Boy, did you strike a chord with me on this one! My entire adult life I have fought against me and other women being called ‘girls.’ We are not girls, we are adult women who worked hard to rid ourselves of that adolescent term, just like men work hard not to be called boys.
I grew up in Texas during the time when women could not have credit or buy anything on their own without their husband’s permission. I remember when my Mother bought my younger sister a car — something me and my two older siblings never had. We were beside ourselves — why should she get a car and we didn’t? My Father went and canceled the transaction and he could because women didn’t have the right to do something like that without her husband’s permission. My younger sister didn’t get the car at that time and it was at that point that I understood exactly how ‘women’ were considered less then ‘men.’
My parents divorced after 22 years of marriage, in the late 60’s. My Mother could establish no credit and it took a long time for her to be able to achieve that goal. But she was old fashioned in many ways and the term ‘girl’ was not offensive to her. Prior to her death, I think she began to understand and accept that a woman was not a girl and should not be referred to as one.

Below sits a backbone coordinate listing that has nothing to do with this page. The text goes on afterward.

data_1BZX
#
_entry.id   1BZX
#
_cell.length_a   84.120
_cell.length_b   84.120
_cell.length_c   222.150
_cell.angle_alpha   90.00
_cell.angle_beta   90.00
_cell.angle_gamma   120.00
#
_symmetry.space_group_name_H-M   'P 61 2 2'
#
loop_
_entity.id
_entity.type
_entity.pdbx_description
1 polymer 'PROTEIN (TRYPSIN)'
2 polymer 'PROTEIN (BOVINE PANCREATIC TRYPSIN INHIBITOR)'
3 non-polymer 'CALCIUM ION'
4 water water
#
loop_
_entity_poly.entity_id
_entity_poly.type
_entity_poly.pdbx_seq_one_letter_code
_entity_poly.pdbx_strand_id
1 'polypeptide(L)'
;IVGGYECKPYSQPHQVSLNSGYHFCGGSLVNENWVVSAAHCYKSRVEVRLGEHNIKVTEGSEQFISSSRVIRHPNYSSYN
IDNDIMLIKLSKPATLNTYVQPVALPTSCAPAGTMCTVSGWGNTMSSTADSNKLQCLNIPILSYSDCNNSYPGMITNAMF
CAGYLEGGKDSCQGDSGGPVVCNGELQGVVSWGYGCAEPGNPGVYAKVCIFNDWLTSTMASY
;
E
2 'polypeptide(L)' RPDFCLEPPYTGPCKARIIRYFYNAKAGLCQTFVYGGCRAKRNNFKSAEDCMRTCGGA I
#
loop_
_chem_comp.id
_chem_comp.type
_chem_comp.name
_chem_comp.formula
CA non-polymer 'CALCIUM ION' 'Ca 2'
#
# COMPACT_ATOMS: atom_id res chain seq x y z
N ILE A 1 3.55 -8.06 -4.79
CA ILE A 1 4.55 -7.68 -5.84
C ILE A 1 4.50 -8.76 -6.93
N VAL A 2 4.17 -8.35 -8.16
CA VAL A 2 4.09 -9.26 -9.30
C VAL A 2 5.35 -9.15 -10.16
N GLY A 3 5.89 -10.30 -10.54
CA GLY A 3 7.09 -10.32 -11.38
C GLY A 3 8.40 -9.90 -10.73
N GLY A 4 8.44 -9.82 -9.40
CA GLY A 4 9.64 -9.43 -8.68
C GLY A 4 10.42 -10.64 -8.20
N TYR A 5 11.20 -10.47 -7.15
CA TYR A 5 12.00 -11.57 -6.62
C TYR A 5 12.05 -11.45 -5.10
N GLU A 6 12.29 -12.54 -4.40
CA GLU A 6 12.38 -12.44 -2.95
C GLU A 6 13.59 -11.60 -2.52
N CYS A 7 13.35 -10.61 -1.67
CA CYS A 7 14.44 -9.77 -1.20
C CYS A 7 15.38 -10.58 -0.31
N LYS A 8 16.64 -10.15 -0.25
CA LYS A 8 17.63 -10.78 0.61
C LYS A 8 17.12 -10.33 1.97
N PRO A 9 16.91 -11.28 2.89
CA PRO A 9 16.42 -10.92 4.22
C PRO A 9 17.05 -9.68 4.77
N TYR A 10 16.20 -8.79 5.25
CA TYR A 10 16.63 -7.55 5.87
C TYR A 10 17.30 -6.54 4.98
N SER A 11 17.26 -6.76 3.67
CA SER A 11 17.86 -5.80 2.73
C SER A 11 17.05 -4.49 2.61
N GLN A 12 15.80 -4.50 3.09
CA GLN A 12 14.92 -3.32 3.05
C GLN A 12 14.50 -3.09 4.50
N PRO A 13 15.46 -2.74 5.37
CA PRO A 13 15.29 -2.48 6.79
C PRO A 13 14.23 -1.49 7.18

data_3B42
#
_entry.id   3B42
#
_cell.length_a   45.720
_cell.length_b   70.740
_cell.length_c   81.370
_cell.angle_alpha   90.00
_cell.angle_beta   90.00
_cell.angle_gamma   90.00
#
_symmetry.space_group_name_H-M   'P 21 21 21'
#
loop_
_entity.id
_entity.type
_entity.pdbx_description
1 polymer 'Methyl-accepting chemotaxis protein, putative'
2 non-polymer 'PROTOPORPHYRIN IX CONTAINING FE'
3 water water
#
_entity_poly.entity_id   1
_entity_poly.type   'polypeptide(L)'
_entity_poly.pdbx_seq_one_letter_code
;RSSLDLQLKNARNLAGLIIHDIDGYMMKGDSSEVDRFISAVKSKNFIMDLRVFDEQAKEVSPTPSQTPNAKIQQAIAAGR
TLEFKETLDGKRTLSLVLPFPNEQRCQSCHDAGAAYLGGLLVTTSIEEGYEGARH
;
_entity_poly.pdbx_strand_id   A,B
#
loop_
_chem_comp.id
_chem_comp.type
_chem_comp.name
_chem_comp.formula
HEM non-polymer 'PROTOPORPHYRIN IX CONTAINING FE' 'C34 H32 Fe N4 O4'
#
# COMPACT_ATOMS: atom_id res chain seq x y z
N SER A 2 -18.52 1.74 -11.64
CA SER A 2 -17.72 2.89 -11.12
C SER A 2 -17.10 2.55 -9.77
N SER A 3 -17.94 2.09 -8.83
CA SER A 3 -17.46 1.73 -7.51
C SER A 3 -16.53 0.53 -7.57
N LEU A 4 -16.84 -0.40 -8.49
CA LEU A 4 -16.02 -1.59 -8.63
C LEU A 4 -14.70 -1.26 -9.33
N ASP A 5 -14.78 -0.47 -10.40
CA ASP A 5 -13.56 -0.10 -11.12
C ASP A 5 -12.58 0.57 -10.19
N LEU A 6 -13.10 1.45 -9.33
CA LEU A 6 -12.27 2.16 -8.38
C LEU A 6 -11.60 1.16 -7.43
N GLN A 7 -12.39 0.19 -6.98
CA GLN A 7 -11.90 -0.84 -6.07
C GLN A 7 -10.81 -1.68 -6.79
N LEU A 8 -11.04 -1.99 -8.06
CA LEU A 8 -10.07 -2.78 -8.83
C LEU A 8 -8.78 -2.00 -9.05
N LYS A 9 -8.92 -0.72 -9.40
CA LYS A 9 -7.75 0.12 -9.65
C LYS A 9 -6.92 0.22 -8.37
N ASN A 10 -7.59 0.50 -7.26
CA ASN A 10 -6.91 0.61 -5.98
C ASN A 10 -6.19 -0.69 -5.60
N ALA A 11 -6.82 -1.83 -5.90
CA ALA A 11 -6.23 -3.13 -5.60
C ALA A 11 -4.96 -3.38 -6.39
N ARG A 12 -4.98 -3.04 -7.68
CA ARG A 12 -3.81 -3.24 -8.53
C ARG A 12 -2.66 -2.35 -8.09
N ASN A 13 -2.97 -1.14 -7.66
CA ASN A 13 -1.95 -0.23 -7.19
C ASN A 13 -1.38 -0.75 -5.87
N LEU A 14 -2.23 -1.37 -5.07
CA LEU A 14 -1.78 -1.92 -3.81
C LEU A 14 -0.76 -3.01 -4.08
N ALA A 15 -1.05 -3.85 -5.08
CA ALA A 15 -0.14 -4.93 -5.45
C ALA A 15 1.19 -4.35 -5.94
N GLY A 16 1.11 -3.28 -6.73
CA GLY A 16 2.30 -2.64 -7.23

Women often speak of their ‘girl friends.’ I accept that, although to be totally pure in the sense of gender, they should be called ‘female friends.’ And I have many gay friends, including my brother, who often refer to women as ‘girls.’ I am constantly telling them not to call women ‘girls,’ that we worked hard to become women and should be recognized as such. I was successful with many, including my brother who grew up with 3 younger sisters. Some came to understand how offensive being called a ‘girl’ is to many women. For others I was not successful but I never stop giving up on that battle.
In the end, once a girl or boy reaches adolescence, I refer to them as ‘ young ladies’ or ‘young women’ and I refer to boys as a ‘young man’ or ‘young men.’ I figure if you put it out there in the universe, maybe some of these sexist and demeaning terms will be used less and less.
Meanwhile, I don’t want to be called a ‘girl’ either! Thanks for your story, it’s so pertinent in the patriarchal society we still have to live in.